For me, this seems anthropocentric. Personally, this is dangerous. I already believe the hype about me enough. I don’t need to feel like God is waiting around me for me to do something before he acts. Even if that something is me choosing to believe.
The Reformed belief that God is sovereign keeps me from slipping into the narcissistic belief that what happens is about me. It isn’t. It isn’t even about humanity. Making God’s work in the world simply about humanity is to reduce the scope of the gospel and ignore the hope of restoration all creation is groaning for. It is to limit the glory of God to the response of humanity. But God’s glory, like God, is unchanging and independent of humanity’s response.
If humanity doesn’t glory in God, the rocks will.
I need that reminder.
2. Being Reformed helps me focus on grace
The Reformed tradition is ultimately about grace. The doctrine of election is founded upon the grace of God being extended to people who can do nothing to earn salvation. So it’s grace, grace, grace with a side of grace.
I love grace.
I need grace.
That Jesus loves me is a grace.
That I have done anything good with my life is a grace.
That I have aptitudes and attitudes that can be used for the Kingdom of God is a grace.
And grace is more than just grace unto salvation. Grace is rooted in creation. Grace doesn’t make its appearance because of and after the fall. Creation exists because of grace. The creation is sustained because of grace. And the creation will be restored because of grace.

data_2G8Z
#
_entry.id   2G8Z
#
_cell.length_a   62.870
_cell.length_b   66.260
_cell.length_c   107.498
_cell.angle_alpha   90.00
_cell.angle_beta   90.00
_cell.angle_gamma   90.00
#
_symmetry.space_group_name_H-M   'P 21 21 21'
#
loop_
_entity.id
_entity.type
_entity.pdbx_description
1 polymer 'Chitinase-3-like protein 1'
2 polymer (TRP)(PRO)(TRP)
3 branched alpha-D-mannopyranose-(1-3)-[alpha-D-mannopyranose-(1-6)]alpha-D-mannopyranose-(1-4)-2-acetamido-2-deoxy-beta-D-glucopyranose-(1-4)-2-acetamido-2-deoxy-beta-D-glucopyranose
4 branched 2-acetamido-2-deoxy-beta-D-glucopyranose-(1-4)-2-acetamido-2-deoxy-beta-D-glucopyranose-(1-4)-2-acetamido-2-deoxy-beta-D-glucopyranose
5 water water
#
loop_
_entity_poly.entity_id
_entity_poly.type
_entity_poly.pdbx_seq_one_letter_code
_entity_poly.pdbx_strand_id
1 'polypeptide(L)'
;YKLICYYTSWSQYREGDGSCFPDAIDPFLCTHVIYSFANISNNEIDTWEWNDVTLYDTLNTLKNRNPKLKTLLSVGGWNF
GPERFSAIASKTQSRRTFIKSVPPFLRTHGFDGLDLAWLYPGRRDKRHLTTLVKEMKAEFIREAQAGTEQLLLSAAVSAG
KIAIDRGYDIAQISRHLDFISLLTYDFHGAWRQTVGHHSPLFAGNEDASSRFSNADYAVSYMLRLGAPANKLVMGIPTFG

3. Being Reformed deepens my worship
To be Reformed is to engage in covenantal theology. Covenantal theology is a framework for understanding the overarching story of the Bible. For the Reformed, our covenant is rooted in the covenant of Grace – the covenant established between God and Abraham to bless the world and ratified in Christ’s new covenant with humanity.
This understanding deeply impacts my corporate worship.
Each week, when we walk into our building and gather with the church, we are invited into God’s redemptive history. What is God doing in the world? He is gathering his people to be a light to all people. I see that when I gather with Steve and Emily and Bob and Andrea. We are a people gathered according to the good purposes of God.
When we baptize, we remember the dying and the rising of Christ and our union to Christ for salvation. We touch and see and hear the waters, and are reminded of our utter dependence on God.